“Snow fell steadily on to hats and shoulders; gloved fingers wiped lenses clear. From time to time there came outbreaks of desultory clicking, as the watchers filled the waiting time by snapping the white canvas tent in the middle of the road, the entrance to the tall red-brick apartment block behind it, and the balcony on the top floor from which the body had fallen.”
“To fill the time, the woolly-hatted cameramen filmed the backs of the photographers, the balcony, the tent concealing the body, then repositioned themselves for wide shots that encompassed… the sedate and snowy Mayfair street, with its [description of apartment block]…”
You’ve read about editors who rejected manuscripts, only to discover later on they’d passed up best sellers?
Such would be the case if I were an editor.
After reading page 1 of The Cuckoo’s Calling, I put it down. I figured repetition of the same phraseology twice in one page didn’t bode well for the rest of the storytelling. Only the fact that J.K. Rowling was the real author got me to pick it up again.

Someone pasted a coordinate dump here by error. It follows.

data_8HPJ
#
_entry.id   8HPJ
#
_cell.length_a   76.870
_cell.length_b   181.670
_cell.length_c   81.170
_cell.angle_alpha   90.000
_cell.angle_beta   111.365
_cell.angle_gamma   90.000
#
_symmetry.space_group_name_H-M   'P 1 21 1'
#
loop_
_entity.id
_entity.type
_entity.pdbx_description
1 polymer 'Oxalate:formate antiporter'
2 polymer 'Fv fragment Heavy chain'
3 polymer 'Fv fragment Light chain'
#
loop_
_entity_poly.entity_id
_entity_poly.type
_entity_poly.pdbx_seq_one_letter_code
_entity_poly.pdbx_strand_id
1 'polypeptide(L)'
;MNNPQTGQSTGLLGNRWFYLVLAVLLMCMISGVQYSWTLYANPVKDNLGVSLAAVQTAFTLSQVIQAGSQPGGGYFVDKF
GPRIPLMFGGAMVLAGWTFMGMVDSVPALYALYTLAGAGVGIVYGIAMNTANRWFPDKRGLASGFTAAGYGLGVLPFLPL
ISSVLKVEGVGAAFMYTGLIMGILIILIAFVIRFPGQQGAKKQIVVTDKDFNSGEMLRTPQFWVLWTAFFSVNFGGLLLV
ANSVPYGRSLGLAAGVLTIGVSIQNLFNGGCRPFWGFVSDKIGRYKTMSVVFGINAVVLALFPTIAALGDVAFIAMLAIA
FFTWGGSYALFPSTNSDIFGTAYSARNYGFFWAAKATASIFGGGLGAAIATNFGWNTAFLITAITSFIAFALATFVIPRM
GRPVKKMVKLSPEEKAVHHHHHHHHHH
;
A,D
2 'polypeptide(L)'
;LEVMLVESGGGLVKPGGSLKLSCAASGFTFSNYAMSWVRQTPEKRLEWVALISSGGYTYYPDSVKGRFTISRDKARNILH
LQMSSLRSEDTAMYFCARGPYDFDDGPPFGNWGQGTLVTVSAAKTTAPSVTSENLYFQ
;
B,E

Once I got past trying to Potterize it— Robin is obviously Hermione, but is Strike supposed to be Mad Eye Moody or Hagrid?— it turned out to be a pretty good story. Believable enough characters, nice enough plot twists, few enough anachronisms, and I do enjoy being transported back to familiar scenes and feelings from my spat in London.
“Mr. Galbraith” has been offered a film deal, and it’ll make for a fun movie. Even stripped of all magic, the writing is solid and Rowling has proven herself yet again to be a gifted storyteller. She got picked up as a newbie— twice?
Kind of makes me “fill the time” loving her and hating her at the same time, which time I am filling with mixed feelings of love and hate.
“If it’s bad, I’ll hate it. If it’s good, I’ll be envious and hate it even more.”—Ernest Hemingway’s character from Midnight in Paris